NEW YORK/WASHINGTON (Reuters) - The day after bringing its biggest case of oil market manipulation ever, a U.S. regulator warned those trying to rig the commodities markets that they will be hunted down.
“We’re watching and we’ll come and get you,” warned Bart Chilton, a commissioner for the U.S. Commodity Futures Trading Commission.
Chilton’s comments came after Arcadia, one of two firms sued on Tuesday for allegedly reaping $50 million by illegally manipulating oil markets in 2008, pledged to fight the CFTC.
“The CFTC is wrong on both the facts and the law,” Colin Hurley, the Chief Financial Officer of Arcadia, said in an e-mailed statement.
The quick rebuttal set up a rare public show-down over trading practices in the opaque physical oil market. Many such past cases have been settled out of court, and regulators have struggled in the past to make manipulation charges stick.
The CFTC suit against London-based Arcadia and U.S. subsidiary Parnon Energy, as well as two well-known traders James Dyer and Nick Wildgoose, suggests a tougher approach from regulators under political pressure to crack down on market malfeasance.
Alleged manipulation of oil markets has become a charged political topic. The Obama administration has assured Americans it is trying to curb high U.S. gasoline prices and ensure they aren’t being artificially driven up.
“This is only going to be the beginning of an array of cases that will be brought and I believe it’s going to have a deterrent on market actors as we speak,” said Michael Greenberger, a law professor at the University of Maryland and the CFTC’s former director of trading and markets.
Arcadia and Parnon are both owned by secretive Norwegian billionaire John Fredriksen. Known as “Big Wolf” and more widely as “Big John” in the shipping industry, he owns the world’s largest independent oil tanker firm, Frontline.
The CFTC suit alleges that Dyer and Wildgoose carried out an illegal squeeze in benchmark U.S. West Texas Intermediate (WTI) oil markets in early 2008 that led to $50 million in illicit profits.
The CFTC said the traders amassed large physical positions at a key U.S. trading hub in Cushing, Oklahoma to create the impression of tight supplies that would boost prompt oil prices.
Later, they dumped those barrels back onto the market, causing prices to fall and racking up profits from short positions they had accrued in futures markets, the suit said.
Parnon owns at least 3 million barrels of storage facilities at Cushing, the delivery point of the U.S. crude contract.
London-based Arcadia, whose headquarters sit opposite the iconic department store Harrods, is a major global oil trading firm, which typically markets about 800,000 barrels a day of crude and oil products around the world.
Hurley disputed the notion that Arcadia had a big enough position to influence the U.S. crude oil futures market, which had a notional daily turnover of $300 to $400 million in early 2008.
He said independent experts it had retained agreed that “the CFTC’s allegations of misconduct were inconsistent with market conditions and with Arcadia’s trading activity during the period.”
Many civil actions around the derivatives markets have been settled before reaching trial, with firms often agreeing to pay fines without admitting wrongdoing. In this case, Arcadia said it did not expect a settlement to be possible.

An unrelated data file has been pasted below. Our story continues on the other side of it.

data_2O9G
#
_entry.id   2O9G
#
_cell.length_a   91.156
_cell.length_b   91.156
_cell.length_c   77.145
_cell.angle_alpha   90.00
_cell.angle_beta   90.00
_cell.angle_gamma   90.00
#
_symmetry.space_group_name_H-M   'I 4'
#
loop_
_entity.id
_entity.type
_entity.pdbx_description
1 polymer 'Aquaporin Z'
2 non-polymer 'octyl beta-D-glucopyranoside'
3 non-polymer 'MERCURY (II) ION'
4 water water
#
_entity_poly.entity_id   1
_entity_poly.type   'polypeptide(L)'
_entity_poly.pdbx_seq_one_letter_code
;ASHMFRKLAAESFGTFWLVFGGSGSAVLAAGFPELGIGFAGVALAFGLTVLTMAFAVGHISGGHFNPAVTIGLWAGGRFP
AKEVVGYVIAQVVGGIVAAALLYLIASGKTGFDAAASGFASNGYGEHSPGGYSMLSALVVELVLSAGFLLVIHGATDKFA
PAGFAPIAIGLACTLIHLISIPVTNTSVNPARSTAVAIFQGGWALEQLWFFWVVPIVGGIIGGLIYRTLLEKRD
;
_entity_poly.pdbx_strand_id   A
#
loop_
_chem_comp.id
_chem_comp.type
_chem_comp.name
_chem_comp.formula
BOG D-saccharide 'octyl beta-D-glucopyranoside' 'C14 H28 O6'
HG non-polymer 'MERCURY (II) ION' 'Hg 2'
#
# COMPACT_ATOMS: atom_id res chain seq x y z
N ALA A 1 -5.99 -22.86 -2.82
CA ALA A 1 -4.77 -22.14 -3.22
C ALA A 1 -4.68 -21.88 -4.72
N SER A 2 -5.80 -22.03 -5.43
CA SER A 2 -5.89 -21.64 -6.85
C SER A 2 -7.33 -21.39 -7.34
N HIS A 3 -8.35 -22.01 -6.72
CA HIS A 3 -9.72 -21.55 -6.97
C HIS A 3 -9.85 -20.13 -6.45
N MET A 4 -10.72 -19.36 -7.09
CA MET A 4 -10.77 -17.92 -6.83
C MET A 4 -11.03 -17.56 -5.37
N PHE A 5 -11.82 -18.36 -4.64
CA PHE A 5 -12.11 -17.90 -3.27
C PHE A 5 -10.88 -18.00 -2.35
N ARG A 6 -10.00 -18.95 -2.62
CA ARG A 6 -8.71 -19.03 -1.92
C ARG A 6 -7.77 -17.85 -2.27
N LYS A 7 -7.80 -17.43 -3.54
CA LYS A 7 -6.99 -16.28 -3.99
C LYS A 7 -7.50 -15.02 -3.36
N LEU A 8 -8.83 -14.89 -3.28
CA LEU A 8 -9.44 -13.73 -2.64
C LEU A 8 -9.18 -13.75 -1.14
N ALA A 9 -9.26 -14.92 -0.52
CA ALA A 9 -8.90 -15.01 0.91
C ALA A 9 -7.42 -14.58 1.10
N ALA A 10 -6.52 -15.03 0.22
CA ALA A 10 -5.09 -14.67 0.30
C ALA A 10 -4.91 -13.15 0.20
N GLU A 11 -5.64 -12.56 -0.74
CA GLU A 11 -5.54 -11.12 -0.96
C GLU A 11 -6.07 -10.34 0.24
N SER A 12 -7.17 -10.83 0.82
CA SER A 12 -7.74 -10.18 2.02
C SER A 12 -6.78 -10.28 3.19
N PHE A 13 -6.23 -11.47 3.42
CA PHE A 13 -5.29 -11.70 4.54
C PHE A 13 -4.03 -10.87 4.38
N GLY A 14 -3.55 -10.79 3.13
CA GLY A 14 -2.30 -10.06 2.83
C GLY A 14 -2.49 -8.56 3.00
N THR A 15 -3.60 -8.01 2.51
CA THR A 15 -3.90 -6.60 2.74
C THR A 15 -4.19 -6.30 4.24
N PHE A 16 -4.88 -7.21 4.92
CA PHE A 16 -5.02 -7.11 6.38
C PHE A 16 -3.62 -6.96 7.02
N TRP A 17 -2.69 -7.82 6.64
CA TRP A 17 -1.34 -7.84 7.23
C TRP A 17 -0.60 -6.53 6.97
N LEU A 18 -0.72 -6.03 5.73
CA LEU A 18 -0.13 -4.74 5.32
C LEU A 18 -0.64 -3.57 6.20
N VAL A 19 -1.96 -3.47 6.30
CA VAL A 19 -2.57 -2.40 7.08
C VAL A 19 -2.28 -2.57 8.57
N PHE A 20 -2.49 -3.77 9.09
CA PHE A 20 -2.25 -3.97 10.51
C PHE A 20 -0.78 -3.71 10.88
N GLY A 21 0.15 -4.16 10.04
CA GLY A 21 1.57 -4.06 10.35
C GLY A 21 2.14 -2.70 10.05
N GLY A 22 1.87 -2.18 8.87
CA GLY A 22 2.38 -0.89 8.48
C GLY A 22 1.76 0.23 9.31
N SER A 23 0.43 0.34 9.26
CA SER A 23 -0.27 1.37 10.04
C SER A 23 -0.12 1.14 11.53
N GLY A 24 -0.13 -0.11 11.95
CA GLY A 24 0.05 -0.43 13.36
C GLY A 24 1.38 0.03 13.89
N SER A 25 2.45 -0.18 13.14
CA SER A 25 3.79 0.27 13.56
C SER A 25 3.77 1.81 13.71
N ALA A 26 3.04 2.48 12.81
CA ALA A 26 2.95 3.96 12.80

“In short, our activity involved legitimate and lawful trades at market prices that were dictated by the fundamentals of supply and demand,” Hurley, who also speaks for Parnon, said. “We look forward to proving this in court.”
The CFTC launched a probe of crude oil markets in 2008 when prices surged to a record $147 a barrel, then crashed to nearly $30 a barrel by the end of the year.
Chilton would not say whether the latest case, brought in the Federal Southern District Court of New York, was a harbinger of more to come, but said the agency hasn’t announced the end of its investigation into market manipulation in 2008.
“I hope this sends a resounding message to whoever may consider manipulating or attempting to manipulate the futures markets,” said Chilton.
“Quite frankly, I wish we had gone more rapidly but investigations take time,” said Chilton.
While this case came under its existing authority, the CFTC is gearing up to test its increased powers under the Dodd-Frank Act to prevent market manipulation and disruptive trading practices. Effective in July, the law could end decades of confusion and a failure to prosecute traders.
The CFTC had previously focused mostly on smaller retail foreign exchange fraud and Ponzi rackets because regulations made it hard to prove market manipulation, according to officials who follow the agency.
The CFTC will now only have to show a trader acted in a manner that had the potential to disrupt the market, making it easier to prove a case. Currently, the regulator has to show an intent to manipulate prices.
The CFTC also recently welcomed a new enforcement chief, David Meister, who has vowed to use his “bigger arsenal of weapons” to target more cutting-edge, high impact schemes.
Additional reporting by Joshua Schneyer and Andrew Longstreth in New York City; Tim Gardner and Charles Abbott in Washington; Jonathan Saul and Simon Falush in London and Terje Solsvik in Oslo; Editing by Alden Bentley, Lisa Shumaker and Matthew Robinson